Academic journal article Issues in Law & Medicine

Organ Donation without Brain Death?

Academic journal article Issues in Law & Medicine

Organ Donation without Brain Death?

Article excerpt

HASTINGS CENTER REP., Nov.-Dec. 2005, at 3.

Winston Chiong joins the long list of scholars who have argued that the current justifications for whole brain death are incoherent. But Chiong recommends "brain death without definitions" at a solution. To put his argument in perspective, it is important to remember that the only reason a concept of brain death is needed at all is to facilitate the recovery of organs for transplantation. In other words, if we could consider "organ donation without brain death," we could obviate the need to find ever more creative ways of supporting this beleaguered concept.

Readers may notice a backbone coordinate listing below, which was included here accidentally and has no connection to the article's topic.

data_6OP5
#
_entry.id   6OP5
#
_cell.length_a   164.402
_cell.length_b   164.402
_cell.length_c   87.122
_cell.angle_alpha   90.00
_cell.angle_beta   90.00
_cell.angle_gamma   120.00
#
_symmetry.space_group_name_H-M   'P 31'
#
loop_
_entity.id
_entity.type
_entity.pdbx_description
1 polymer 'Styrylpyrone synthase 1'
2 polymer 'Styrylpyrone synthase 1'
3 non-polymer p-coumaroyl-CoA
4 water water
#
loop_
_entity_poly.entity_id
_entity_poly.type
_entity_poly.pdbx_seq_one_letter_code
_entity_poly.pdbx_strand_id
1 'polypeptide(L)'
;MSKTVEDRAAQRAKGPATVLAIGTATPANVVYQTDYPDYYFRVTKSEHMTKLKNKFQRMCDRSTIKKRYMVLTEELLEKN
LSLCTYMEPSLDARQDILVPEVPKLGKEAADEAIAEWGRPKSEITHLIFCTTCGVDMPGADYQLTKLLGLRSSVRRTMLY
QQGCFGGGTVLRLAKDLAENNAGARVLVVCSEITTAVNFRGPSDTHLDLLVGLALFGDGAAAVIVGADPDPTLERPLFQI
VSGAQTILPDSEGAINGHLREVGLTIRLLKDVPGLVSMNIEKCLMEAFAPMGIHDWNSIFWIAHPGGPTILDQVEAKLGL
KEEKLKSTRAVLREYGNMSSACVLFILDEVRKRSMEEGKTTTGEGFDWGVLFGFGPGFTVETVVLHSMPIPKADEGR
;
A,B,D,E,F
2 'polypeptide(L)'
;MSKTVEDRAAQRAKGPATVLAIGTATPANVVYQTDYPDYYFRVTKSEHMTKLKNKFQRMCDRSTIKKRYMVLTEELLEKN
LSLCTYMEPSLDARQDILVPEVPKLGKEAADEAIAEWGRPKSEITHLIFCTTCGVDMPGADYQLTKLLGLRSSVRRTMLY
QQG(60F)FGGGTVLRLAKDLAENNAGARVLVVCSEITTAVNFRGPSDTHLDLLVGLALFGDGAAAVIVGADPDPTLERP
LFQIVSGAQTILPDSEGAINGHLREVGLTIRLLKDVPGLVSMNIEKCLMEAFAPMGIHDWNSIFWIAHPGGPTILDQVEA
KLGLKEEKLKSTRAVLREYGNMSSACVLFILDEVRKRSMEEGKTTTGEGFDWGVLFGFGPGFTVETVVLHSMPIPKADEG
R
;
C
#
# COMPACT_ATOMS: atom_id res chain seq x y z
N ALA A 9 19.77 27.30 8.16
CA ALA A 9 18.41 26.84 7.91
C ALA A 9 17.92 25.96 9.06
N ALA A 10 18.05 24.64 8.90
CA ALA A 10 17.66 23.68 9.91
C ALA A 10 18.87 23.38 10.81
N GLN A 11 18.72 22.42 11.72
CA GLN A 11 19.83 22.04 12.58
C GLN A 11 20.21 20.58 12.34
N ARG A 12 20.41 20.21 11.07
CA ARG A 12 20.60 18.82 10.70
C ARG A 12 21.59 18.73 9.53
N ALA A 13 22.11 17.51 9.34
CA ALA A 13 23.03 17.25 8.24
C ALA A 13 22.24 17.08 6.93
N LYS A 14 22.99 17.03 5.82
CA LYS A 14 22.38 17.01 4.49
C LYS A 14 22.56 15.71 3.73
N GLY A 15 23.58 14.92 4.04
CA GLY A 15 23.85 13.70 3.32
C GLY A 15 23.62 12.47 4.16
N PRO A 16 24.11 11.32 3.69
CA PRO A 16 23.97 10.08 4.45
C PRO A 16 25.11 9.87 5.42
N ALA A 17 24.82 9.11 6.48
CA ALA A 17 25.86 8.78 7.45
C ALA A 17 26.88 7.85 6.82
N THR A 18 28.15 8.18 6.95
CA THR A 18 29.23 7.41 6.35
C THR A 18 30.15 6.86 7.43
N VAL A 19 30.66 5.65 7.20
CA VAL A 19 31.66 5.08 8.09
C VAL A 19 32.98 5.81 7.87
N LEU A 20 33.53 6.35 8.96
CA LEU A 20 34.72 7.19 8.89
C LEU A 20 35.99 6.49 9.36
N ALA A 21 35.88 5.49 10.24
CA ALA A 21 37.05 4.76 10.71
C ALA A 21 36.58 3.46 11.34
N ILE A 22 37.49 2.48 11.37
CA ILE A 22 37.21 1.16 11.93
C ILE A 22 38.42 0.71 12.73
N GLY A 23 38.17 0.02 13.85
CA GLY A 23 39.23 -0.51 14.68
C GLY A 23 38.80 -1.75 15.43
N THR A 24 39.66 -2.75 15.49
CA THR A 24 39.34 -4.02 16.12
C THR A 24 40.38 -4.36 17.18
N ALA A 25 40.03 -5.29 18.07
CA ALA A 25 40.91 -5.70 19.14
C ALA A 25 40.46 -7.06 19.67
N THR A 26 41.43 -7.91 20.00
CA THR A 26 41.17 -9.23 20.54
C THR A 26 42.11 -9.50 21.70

Brain death is needed, the argument goes, so we can conform to the so-called "dead donor rule," which is an implicit assumption that vital organs should never be removed from patients before they have been declared dead. If a physician removed a vital organ from a patient before the patient was declared dead, then the physician would be guilty of homicide. …

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